There is pressure at the UN—pressure based on the human rights campaign that has been ongoing for almost two decades now. Why is it important that we have three strong General Assembly resolutions, three strong Human Rights Council resolutions, that three times the UN Security Council placed North Korean human rights on its agenda? It’s very important because first of all, it is the right thing to do, legally, morally, ethically, and politically. These are universal values. And secondly, because this undermines and erodes the very legitimacy of the North Korean regime. They care about their pocket book, the sanctions. They care about legitimacy, of course, the human rights campaign has a lot to do with eroding whatever semblance of legitimacy they might have left.

Of course, this regime has stayed in power through international deception, as mentioned earlier in relation to its nuclear and missile program. The Kim regime executes a policy of human rights denial established at the highest levels of state, resulting in those crimes against humanity that happen in particular at North Korea’s political prison camps.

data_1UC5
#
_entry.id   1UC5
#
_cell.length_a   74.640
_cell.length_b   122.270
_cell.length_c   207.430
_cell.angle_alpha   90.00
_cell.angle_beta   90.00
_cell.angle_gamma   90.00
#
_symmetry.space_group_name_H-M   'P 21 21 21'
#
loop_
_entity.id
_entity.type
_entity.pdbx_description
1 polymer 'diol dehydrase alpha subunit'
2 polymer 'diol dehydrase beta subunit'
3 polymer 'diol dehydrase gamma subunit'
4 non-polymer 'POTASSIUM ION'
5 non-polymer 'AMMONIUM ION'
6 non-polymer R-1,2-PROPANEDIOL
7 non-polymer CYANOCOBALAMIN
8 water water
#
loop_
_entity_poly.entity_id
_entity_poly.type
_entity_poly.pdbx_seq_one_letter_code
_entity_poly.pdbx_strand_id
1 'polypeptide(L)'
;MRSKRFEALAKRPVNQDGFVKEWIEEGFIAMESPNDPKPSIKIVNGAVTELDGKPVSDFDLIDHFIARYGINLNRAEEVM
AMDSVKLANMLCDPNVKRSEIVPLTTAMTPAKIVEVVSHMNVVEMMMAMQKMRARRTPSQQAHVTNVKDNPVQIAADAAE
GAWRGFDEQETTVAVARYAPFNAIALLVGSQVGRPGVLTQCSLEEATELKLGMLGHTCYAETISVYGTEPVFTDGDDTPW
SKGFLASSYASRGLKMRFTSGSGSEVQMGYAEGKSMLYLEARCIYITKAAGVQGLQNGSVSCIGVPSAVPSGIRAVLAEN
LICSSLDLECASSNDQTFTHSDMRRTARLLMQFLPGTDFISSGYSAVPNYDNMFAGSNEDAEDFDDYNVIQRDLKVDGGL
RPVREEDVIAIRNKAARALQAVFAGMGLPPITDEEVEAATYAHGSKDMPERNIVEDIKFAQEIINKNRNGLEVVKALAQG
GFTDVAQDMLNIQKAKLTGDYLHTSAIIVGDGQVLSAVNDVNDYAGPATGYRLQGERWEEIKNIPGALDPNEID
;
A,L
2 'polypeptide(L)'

A solution that is often mentioned is information. In a worldview centered on liberal IR theory, the solution would be changing the social order. And that makes perfect sense. Presumably, the best tool available is information because after all, the only ones who can affect change are the very people of North Korea. It’s very important to tell them three basic stories: the story of the corruption of their leadership , especially the corruption of the inner core of the Kim family; the story of their own human rights situation, which they do not understand living under such an oppressive regime; and of course, the story of the outside world, especially the story of successful South Korea, not only a prosperous country, but a successful democracy. And what we have been witnessing South Korea over the past few months, surely, clearly proves that South Korea is a very healthy and sound democracy.

Of course, there is the question about diplomacy. Diplomacy of course must never stop. Track 1.5 or track 2, whatever that is. One can never speak against diplomacy. But of course, diplomacy that’s grounded in a very firm understanding of the Kim regime, of how the Kim regime operates, of what the fundamental strategic objectives of the Kim regime are because those are not going to change for as long as the status-quo is maintained in North Korea. Thank you very much.